Home Run Analysis

The 2016 Major League Baseball season was one for the books. Between two endearing teams, the Chicago Cubs and the Cleveland Indians, facing off to end their century- and half-century-long World Series title droughts, tensions ran high and die-hard fanatics came hyped!

Both clubs wouldn’t have made it to this pivotal game without help from their supercharged rosters. Kris Bryant, Anthony Rizzo, and Addison Russell led the Windy City with the most home runs and RBIs completed during the season. Over at the “Rock and Roll Capital of the World,” Carlos Santana, Mike Napoli, and Jason Kipnis reigned as Cleveland’s batting leaders.

All in all, home runs in the MLB are on the rise, and the baseball analysts at Fanatics compiled all batting stats from the 2016 season to provide you with enough home run data to hold you over until we start seeing some bombs this season.

Continue reading to see which teams and players stepped up to the plate this season with a home run state of mind!

Teams With the Swing

Major League Baseball players are some of the hardest hitters in the world. Let’s take a look at which teams have been crushin’ balls out of the park and dropping the jaws of teammates and fans alike.

The Baltimore Orioles topped the charts this season by scoring a total of 253 homers – the most nailed by any team in the MLB. Mark Trumbo – first baseman and outfielder for The O’s – led the Maryland-based squad with 47 at-bats converted into critical home run hits. Fielders Chris Davis and Manny Machado backed up the home run batting leader by nailing 38 and 37 home runs, respectively. The Orioles enjoyed a strong home run lead advantage over the rest of the clubs in the league for the majority of the season. The only team to step up to the plate to rival the Orioles was their inter-league competitor – the St. Louis Cardinals – trailing the Birds by 28 homers.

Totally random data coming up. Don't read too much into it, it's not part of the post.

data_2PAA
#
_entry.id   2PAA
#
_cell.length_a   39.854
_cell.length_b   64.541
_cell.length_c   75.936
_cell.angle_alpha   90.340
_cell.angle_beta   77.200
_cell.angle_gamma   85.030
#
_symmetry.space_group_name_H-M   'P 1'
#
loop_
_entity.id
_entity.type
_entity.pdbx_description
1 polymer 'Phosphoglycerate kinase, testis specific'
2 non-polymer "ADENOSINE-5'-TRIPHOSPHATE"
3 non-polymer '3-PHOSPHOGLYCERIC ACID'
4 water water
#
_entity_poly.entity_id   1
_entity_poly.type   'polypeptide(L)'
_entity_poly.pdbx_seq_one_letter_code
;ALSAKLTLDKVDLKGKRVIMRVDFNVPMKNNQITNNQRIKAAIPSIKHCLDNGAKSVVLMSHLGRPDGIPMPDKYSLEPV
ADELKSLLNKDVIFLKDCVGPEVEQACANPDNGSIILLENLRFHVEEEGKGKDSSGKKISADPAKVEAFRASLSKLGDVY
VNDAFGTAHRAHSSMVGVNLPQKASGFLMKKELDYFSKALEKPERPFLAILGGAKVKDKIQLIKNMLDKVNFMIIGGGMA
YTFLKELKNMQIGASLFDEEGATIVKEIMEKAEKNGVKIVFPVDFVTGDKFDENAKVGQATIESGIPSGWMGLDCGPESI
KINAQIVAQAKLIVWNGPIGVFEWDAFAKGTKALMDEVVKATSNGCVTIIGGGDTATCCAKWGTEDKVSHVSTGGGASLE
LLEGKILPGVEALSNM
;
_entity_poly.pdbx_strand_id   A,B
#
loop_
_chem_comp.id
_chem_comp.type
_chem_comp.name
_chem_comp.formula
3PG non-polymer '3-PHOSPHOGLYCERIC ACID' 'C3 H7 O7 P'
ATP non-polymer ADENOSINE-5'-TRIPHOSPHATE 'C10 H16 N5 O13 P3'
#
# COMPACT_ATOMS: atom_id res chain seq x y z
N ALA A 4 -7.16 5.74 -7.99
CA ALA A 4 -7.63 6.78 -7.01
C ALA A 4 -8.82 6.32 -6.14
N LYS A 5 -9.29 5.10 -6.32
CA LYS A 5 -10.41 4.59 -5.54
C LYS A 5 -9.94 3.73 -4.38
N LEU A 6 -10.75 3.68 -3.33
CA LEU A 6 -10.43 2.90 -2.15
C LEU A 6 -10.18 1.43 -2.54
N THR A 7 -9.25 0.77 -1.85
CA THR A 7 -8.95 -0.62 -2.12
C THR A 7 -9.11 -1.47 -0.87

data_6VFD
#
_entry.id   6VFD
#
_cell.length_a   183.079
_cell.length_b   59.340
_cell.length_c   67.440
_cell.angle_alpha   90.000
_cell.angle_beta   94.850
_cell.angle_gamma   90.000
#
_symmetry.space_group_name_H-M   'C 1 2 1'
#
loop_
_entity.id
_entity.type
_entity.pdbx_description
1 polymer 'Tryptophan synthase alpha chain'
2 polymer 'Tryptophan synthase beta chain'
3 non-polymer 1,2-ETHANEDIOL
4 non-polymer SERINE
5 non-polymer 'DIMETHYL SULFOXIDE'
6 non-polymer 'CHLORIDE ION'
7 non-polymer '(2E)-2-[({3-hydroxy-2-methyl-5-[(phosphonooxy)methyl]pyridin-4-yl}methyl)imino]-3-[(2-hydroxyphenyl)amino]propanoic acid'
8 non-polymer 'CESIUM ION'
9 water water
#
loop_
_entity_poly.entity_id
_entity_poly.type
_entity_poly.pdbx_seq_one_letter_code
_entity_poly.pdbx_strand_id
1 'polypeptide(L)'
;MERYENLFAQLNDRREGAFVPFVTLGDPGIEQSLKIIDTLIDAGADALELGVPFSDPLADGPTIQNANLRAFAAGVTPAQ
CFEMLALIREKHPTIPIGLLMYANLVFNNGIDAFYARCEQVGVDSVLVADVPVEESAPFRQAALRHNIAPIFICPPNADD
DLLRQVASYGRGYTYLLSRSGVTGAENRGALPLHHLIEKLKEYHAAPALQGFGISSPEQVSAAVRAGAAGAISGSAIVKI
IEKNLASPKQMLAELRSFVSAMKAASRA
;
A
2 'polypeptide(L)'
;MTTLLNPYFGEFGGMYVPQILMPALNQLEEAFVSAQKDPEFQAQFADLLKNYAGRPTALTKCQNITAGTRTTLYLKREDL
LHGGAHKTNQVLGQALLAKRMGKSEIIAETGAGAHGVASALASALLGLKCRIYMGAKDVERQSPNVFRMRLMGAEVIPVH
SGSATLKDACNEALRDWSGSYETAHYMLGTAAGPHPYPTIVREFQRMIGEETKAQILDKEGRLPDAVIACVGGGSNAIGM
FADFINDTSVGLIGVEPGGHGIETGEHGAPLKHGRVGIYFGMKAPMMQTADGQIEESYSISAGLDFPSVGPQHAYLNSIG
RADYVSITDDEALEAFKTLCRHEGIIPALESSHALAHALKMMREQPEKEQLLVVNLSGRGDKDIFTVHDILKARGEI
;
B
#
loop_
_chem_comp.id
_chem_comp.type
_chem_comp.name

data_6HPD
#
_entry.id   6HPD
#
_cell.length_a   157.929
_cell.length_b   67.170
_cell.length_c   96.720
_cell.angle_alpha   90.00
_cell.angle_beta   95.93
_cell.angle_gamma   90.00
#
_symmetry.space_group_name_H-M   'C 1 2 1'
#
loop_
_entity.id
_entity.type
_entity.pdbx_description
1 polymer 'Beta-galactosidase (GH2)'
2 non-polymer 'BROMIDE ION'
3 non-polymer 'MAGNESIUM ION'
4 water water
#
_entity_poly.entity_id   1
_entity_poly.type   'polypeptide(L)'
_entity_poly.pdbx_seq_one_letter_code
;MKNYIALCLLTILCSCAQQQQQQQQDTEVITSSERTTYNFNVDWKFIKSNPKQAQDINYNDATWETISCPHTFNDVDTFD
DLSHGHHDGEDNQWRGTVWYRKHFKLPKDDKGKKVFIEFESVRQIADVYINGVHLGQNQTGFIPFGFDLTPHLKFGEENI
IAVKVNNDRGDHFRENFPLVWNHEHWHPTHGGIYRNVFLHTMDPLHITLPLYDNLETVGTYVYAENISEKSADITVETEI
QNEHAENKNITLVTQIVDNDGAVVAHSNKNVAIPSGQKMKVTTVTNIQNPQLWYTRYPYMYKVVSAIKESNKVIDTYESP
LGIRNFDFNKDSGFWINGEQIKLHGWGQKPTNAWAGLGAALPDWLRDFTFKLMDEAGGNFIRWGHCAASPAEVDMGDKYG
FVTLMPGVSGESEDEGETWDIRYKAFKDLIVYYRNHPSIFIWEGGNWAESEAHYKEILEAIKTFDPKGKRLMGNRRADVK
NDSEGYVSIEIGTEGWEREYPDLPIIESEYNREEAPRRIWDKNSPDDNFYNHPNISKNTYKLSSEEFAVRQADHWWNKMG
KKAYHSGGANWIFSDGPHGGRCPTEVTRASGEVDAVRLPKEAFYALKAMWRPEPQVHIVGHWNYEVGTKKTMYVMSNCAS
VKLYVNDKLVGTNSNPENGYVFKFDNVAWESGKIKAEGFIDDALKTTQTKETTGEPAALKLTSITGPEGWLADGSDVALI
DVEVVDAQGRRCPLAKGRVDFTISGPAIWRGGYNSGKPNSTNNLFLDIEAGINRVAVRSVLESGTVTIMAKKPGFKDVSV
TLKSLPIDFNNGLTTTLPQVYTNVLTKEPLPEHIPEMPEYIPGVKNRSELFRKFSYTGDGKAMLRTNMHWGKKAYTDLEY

Rounding out the top five in season home runs were the Seattle Mariners (223), Toronto Blue Jays (221), and New York Mets (218).

Home Run State of Mind

Being the batting leader in your respective league is quite an impressive feat to boast on a major league resume.

Slugger Mark Trumbo hit a total of 47 home runs during his time at the plate this past season. Although the first baseman has been described as “one-dimensional,” his home run abilities are unrivaled. Trumbo’s excellence against inside pitches is what sets him apart from the rest, designating him an elite power hitter. No. 45’s exceptional performance could be accredited to his newfound happiness after signing a multiyear contract with the Orioles.

Trailing behind the seasoned slugger was Seattle Mariners outfielder Nelson Cruz, with a notable 43 homers under his belt in 2016. Cruz’s talent at the plate is prodigious and is showing no decline in this department as he is the only player to have surpassed the 40-homer threshold throughout the past three Major League seasons.